Fulton County Reads is a one-book, one-community project conceived by Librarian Jody Newton and Sue Clark, English teacher, of Rochester High School. It was inaugurated in February with A Stupendous Effort, my 1997 book about men from Fulton County and northern Indiana in the Civil War. Those participating in the project received the book to read; then followed three nights of discussion that each attracted more than 50 people. My remarks at those discussions, edited for space limitations, are being presented in a series of columns, the third of which follows:

Much later John Troutman would remember with keen nostalgia the abundance of wild game there was around his Fulton County home when he left it in 1862 to go to war as a corporal in Company E of the 87th Indiana Infantry Regiment. Here's how the book describes it:

"The wide prairie extending westward from the county seat of Rochester to Troutman's Kewanna home teemed with ducks, geese, sandhill cranes, prairie chickens and quail. There were six to 10 coveys of quail on almost every farm. Deer were almost everywhere and wild turkeys roamed in droves throughout the plentiful woods, which often resounded with the chattering of red, black and gray squirrels, the barking of foxes and the drumming of pheasant wings. In the autumn came the passenger pigeons, darkening the sky for hours before roosting in such numbers in the willow trees that branches broke from their weight. They were killed joyously and recklessly, by clubs as well as by guns, in flight or while roosting. Fish were so plentiful they clogged the mill wheels at Lake Manitou and were seined by the bushels from the Tippecanoe River.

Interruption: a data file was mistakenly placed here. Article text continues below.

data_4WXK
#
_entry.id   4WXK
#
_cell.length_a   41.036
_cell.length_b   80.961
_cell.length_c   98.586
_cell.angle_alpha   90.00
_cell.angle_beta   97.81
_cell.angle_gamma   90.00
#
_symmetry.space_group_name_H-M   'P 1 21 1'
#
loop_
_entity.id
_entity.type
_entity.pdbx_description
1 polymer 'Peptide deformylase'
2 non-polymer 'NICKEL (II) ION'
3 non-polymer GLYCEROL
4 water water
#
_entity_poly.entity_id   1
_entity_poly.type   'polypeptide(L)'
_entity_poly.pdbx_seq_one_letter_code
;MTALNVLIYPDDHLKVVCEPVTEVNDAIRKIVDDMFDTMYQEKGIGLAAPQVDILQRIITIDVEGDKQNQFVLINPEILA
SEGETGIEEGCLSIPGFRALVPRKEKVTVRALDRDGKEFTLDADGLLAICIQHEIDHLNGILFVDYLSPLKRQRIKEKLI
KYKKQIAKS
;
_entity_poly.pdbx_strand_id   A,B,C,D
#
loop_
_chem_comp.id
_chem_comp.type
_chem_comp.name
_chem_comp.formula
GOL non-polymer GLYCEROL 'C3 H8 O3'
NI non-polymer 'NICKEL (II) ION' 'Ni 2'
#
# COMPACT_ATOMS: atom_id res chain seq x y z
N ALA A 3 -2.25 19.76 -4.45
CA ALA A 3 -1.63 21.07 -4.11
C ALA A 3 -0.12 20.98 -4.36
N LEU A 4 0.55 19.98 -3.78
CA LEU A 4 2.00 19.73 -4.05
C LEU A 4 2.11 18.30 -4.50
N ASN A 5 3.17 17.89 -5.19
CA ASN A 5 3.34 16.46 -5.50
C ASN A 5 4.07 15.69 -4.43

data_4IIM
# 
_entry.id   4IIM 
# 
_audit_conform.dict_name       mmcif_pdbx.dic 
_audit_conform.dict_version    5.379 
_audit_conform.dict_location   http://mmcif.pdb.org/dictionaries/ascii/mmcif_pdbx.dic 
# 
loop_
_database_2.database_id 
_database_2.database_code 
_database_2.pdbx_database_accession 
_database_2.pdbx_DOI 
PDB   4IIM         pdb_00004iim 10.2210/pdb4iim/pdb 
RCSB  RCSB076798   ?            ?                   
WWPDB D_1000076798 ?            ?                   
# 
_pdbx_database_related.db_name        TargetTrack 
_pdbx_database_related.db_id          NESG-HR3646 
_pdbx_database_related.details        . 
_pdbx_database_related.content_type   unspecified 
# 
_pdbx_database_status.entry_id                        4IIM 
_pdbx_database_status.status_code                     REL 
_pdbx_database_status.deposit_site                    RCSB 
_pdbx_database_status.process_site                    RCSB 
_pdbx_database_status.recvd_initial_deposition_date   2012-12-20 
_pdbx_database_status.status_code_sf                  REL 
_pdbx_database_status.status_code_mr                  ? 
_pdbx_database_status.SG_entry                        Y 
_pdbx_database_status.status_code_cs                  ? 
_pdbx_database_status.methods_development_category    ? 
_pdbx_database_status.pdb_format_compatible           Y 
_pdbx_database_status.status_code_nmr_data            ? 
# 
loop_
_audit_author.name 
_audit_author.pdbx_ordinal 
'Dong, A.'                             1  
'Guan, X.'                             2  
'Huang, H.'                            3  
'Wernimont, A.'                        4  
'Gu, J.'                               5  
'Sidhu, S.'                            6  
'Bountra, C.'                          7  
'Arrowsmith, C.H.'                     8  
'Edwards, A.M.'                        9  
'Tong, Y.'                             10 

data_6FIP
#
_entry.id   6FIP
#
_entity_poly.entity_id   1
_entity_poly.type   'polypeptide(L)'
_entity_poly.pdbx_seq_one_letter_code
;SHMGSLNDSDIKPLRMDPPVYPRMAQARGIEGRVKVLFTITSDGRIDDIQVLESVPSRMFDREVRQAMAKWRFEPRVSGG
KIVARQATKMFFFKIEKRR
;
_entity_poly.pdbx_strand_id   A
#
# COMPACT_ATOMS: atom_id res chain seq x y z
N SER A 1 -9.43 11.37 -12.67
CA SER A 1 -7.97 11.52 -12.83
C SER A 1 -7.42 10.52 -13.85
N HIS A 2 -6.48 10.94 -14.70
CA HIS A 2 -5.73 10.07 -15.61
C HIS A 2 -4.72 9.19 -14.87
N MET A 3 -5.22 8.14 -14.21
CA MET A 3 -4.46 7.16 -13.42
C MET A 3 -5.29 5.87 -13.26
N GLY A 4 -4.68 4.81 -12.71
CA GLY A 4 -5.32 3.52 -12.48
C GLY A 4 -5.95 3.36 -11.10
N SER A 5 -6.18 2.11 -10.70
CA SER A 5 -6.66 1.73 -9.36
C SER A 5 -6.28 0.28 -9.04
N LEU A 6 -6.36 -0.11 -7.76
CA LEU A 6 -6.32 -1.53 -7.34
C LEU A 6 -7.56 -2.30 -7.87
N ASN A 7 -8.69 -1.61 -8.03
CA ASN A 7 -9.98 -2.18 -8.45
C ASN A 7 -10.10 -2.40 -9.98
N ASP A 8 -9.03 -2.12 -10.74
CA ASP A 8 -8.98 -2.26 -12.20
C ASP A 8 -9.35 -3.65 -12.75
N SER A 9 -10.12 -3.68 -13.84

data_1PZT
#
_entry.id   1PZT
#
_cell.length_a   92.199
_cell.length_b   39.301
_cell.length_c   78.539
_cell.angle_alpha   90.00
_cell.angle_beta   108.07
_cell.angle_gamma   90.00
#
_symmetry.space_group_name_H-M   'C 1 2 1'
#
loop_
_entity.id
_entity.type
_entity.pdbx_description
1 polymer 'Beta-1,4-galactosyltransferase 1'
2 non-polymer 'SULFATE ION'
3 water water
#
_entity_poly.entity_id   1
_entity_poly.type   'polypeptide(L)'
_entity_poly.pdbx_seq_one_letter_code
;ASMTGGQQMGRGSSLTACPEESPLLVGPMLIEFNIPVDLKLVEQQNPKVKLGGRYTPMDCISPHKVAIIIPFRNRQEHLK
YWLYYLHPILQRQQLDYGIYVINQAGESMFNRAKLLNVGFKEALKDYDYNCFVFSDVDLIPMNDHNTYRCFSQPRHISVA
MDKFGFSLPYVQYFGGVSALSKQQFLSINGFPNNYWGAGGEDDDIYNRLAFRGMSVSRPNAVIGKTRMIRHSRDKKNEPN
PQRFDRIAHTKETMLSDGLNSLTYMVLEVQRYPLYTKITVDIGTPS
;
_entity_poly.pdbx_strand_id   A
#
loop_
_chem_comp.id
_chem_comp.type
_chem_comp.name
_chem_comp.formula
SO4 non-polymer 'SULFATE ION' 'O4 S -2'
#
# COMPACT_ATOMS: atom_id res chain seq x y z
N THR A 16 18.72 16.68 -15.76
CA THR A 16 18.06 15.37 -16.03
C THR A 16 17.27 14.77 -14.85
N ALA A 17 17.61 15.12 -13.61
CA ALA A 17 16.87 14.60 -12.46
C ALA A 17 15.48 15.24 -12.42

"Troutman was not embellishing his memories. At that point in the 19th century northern Indiana had moved beyond its pioneer beginnings but still was a rural, agrarian and unsophisticated society whose development was lagging behind the state's central and southern portions . . . . Railroads did not yet reach into all counties. Wagon roads left much to be desired on the best of days and were virtually impassable in some seasons."